Regal Blue Tangs, as they are most commonly known, actually go by many names. You might find them referred to as the Pacific Blue Tang, palette surgeonfish, blue surgeonfish, doctorfish, or hippo tang.
Of course, some people just know these vibrantly colored fish for their famous cousin Dori. No matter what you call them, these bright blue and yellow flatfish are stunning.
Although you have probably seen them before, you might not know that they also have a venomous spine by their tail.
This spine protects them from predators, causing severe pain whenever the venom is released.
What Do Blue Tangs Eat in The Wild?
Another reason that Blue Tangs live in coral reefs is that they are ideal for their diet. The fish live off of algae that thrive in the reefs.
It has mutual benefits, as the coral needs to be free of algae to avoid suffocating. Blue Tangs are therefore vital for the health of coral reefs through the Indian and Pacific Oceans.
During the juvenile stage of their development, Blue Tangs also eat plankton. Once they reach adulthood, they mainly eat algae but will also continue to eat plankton.
Blue Tangs are therefore officially omnivorous. Blue Tangs often feed in large groups of 100 or so, which provides them protection while feeding.
However, they may also feed alone. Because they do not have a gizzard, they avoid eating coral and other calcareous material.
What Do Blue Tangs Eat in Captivity?
Blue Tangs are usually found in professional aquariums, having been captured in the wild. Their diet is not hard to replicate.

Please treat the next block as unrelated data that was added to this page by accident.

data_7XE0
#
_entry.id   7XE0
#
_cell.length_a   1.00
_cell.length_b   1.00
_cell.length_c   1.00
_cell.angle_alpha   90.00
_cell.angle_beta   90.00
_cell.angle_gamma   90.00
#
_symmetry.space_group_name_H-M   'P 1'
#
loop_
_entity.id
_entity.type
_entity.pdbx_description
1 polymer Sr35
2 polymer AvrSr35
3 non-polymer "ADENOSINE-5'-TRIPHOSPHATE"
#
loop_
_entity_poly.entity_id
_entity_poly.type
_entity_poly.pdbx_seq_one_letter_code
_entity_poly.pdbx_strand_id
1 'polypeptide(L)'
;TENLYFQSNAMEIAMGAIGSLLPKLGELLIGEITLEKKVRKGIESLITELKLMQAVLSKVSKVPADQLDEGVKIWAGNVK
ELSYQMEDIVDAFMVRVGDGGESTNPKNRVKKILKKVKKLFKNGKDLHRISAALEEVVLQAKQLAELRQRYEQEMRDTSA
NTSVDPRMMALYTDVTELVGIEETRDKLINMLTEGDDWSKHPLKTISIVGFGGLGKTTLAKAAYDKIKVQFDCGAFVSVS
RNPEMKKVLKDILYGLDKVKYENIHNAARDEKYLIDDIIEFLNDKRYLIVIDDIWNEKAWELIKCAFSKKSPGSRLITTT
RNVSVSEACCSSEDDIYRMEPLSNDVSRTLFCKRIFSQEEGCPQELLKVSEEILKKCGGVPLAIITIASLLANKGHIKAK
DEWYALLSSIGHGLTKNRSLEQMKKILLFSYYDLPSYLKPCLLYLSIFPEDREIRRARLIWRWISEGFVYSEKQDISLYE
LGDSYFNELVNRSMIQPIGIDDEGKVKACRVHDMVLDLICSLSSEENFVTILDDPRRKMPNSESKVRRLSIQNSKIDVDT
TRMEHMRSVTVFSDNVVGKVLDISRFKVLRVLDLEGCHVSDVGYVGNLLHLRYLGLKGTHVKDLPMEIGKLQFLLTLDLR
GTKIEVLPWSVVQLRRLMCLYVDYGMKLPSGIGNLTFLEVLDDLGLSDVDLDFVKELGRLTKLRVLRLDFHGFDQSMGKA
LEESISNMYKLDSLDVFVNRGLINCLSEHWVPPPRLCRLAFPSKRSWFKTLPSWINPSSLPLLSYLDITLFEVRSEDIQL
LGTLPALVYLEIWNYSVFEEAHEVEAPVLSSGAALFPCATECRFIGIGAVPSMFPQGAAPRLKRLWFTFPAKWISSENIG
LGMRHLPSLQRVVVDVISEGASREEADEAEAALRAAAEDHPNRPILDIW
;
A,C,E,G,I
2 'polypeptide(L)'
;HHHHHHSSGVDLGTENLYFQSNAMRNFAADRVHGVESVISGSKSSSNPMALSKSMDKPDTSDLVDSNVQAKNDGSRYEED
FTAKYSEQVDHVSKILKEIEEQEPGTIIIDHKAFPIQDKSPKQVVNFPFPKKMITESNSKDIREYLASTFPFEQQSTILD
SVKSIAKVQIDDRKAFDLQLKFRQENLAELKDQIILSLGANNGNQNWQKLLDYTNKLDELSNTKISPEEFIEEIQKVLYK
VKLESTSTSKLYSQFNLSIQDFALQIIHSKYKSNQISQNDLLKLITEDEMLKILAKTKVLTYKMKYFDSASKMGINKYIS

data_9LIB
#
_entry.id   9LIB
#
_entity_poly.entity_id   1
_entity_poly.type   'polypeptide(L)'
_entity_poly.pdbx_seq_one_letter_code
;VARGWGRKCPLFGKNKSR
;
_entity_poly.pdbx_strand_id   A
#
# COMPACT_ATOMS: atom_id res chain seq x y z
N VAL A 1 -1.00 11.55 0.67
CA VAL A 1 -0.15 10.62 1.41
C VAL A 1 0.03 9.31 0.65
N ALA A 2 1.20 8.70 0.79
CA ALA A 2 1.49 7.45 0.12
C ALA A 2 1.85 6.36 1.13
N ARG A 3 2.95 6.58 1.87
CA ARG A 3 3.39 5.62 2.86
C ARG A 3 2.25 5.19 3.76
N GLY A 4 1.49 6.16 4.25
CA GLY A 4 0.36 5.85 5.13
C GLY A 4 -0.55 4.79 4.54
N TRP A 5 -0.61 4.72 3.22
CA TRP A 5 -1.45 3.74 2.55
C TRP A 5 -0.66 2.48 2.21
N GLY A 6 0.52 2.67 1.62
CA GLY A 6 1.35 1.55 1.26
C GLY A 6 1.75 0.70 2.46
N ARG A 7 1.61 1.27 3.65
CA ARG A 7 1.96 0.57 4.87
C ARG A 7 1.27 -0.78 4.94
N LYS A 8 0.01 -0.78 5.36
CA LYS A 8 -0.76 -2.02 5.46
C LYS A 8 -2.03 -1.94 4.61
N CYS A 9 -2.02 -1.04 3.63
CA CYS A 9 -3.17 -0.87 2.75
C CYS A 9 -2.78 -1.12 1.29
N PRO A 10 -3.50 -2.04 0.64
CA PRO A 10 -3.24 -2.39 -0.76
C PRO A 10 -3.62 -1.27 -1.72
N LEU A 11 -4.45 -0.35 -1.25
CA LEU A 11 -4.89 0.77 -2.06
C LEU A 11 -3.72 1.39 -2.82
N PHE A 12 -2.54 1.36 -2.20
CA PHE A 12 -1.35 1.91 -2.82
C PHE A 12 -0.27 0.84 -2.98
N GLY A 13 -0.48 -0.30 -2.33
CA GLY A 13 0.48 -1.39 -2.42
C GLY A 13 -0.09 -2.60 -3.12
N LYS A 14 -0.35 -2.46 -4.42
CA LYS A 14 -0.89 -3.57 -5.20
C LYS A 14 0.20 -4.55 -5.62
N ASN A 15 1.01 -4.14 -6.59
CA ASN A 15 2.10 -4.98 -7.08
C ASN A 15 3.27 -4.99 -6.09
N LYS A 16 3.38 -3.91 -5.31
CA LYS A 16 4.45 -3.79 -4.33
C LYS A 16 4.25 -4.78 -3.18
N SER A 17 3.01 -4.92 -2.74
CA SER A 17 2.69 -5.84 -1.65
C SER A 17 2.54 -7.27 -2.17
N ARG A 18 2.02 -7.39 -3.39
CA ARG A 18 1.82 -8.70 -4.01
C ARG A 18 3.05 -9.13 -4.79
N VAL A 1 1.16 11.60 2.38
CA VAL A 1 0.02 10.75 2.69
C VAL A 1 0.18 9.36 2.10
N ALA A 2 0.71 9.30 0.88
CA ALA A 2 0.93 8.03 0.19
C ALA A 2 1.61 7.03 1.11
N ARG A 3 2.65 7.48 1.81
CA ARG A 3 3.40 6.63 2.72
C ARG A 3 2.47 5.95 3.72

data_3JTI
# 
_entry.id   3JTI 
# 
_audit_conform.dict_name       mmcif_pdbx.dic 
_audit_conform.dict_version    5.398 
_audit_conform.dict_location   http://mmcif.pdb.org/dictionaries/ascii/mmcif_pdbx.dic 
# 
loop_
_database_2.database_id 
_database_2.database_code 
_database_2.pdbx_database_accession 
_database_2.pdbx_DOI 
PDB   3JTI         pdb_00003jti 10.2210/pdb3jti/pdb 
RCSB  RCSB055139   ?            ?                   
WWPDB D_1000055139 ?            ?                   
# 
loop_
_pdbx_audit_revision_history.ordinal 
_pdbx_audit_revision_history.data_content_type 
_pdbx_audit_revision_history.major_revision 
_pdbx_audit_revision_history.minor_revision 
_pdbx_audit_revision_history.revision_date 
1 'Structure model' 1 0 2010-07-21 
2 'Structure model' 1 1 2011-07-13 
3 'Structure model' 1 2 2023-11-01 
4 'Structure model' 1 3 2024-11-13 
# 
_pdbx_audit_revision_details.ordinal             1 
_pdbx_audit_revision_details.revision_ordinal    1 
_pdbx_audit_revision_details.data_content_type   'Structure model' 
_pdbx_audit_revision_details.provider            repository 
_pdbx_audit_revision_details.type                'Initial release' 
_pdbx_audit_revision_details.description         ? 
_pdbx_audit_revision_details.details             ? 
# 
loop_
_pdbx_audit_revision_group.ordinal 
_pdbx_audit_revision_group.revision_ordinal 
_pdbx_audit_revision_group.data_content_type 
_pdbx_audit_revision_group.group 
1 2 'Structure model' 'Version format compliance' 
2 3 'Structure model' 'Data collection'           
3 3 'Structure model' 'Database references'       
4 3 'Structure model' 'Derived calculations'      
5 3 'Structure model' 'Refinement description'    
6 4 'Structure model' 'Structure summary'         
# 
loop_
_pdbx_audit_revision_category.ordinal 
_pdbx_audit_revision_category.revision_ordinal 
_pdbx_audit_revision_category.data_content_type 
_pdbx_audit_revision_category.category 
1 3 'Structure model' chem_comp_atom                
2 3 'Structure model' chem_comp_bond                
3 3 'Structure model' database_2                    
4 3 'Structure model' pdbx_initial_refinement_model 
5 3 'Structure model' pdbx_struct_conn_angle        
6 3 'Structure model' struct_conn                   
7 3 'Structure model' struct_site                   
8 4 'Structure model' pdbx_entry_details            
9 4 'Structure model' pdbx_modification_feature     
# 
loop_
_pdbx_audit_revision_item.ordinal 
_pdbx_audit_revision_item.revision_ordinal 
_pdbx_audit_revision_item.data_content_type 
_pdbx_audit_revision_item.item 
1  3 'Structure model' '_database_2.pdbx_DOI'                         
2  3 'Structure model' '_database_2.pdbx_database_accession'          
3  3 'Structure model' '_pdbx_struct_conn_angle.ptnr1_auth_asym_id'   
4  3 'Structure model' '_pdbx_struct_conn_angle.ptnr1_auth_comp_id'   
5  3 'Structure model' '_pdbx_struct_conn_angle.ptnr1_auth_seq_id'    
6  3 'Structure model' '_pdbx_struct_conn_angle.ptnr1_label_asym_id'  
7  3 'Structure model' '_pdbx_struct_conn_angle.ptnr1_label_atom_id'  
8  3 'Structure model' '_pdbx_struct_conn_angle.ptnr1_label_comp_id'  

They happily eat nori and algae-based fish flakes as well as krill and plankton. However, the majority of their diet should consist of algae and algae derivatives.
The main challenge with feeding Blue Tangs in captivity is that they are grazing fish, which means they eat consistently throughout the day.
Tang owners need to make sure they have consistent access to a large amount of food to ensure they get the nutrition they need. Never feed Blue Tangs lettuce or other nutritionally-empty plants.
Concerns With Blue Tang Diet
Blue Tangs are not in danger of extinction. But the destruction of coral reefs around the world is a real problem for these fish.
If coral reefs continue to deteriorate, Blue Tangs will lose their habitats and primary source of food.
It is one of many reasons why coral reef protection is an essential focus for marine biologists.
Where Do Blue Tangs Live?
Regal Blue Tangs are most common in the Pacific Ocean. You can probably tell that from their alternate name, Pacific Blue Tang.
However, they are also abundant in the Indian Ocean and can be found in coral reefs from Africa to Asia.
These reefs provide ideal protection for them, even with their bright colors. Here, Blue Tangs live in schools of 12 or so.
But they don’t just mingle with their kind. They are known for living in schools that also include other fish, seeking protection in numbers.